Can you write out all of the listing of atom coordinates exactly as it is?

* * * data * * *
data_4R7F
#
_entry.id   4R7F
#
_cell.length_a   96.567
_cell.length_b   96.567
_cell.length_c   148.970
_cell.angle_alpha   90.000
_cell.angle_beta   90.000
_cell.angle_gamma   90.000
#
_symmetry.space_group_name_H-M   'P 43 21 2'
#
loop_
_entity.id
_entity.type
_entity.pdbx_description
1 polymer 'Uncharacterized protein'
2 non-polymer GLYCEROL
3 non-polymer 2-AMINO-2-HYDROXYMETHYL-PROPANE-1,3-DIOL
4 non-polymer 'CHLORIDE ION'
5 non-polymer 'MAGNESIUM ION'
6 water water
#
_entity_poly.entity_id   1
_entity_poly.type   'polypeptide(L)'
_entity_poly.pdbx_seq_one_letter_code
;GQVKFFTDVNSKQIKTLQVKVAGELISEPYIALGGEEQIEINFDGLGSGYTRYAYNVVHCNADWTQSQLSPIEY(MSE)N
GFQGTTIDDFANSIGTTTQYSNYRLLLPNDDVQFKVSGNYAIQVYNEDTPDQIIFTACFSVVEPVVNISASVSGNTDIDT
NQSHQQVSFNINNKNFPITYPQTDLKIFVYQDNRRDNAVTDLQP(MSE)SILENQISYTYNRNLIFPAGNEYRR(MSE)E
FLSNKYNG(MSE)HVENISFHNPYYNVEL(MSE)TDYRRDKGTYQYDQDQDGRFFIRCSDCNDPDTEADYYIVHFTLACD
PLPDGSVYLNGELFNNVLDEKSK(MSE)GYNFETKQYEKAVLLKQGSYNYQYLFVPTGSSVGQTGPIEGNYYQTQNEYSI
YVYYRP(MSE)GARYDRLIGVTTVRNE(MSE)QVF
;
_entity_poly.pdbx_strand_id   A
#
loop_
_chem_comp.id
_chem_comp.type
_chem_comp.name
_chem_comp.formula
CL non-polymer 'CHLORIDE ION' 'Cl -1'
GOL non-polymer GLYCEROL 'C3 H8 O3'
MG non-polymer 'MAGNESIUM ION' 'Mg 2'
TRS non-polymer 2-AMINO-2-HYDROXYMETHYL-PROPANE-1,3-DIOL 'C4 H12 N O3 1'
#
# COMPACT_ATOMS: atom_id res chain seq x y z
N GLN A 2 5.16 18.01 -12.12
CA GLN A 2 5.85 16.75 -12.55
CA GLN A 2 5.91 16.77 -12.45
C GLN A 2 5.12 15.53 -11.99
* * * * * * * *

data_4R7F
#
_entry.id   4R7F
#
_cell.length_a   96.567
_cell.length_b   96.567
_cell.length_c   148.970
_cell.angle_alpha   90.000
_cell.angle_beta   90.000
_cell.angle_gamma   90.000
#
_symmetry.space_group_name_H-M   'P 43 21 2'
#
loop_
_entity.id
_entity.type
_entity.pdbx_description
1 polymer 'Uncharacterized protein'
2 non-polymer GLYCEROL
3 non-polymer 2-AMINO-2-HYDROXYMETHYL-PROPANE-1,3-DIOL
4 non-polymer 'CHLORIDE ION'
5 non-polymer 'MAGNESIUM ION'
6 water water
#
_entity_poly.entity_id   1
_entity_poly.type   'polypeptide(L)'
_entity_poly.pdbx_seq_one_letter_code
;GQVKFFTDVNSKQIKTLQVKVAGELISEPYIALGGEEQIEINFDGLGSGYTRYAYNVVHCNADWTQSQLSPIEY(MSE)N
GFQGTTIDDFANSIGTTTQYSNYRLLLPNDDVQFKVSGNYAIQVYNEDTPDQIIFTACFSVVEPVVNISASVSGNTDIDT
NQSHQQVSFNINNKNFPITYPQTDLKIFVYQDNRRDNAVTDLQP(MSE)SILENQISYTYNRNLIFPAGNEYRR(MSE)E
FLSNKYNG(MSE)HVENISFHNPYYNVEL(MSE)TDYRRDKGTYQYDQDQDGRFFIRCSDCNDPDTEADYYIVHFTLACD
PLPDGSVYLNGELFNNVLDEKSK(MSE)GYNFETKQYEKAVLLKQGSYNYQYLFVPTGSSVGQTGPIEGNYYQTQNEYSI
YVYYRP(MSE)GARYDRLIGVTTVRNE(MSE)QVF
;
_entity_poly.pdbx_strand_id   A
#
loop_
_chem_comp.id
_chem_comp.type
_chem_comp.name
_chem_comp.formula
CL non-polymer 'CHLORIDE ION' 'Cl -1'
GOL non-polymer GLYCEROL 'C3 H8 O3'
MG non-polymer 'MAGNESIUM ION' 'Mg 2'
TRS non-polymer 2-AMINO-2-HYDROXYMETHYL-PROPANE-1,3-DIOL 'C4 H12 N O3 1'
#
# COMPACT_ATOMS: atom_id res chain seq x y z
N GLN A 2 5.16 18.01 -12.12
CA GLN A 2 5.85 16.75 -12.55
CA GLN A 2 5.91 16.77 -12.45
C GLN A 2 5.12 15.53 -11.99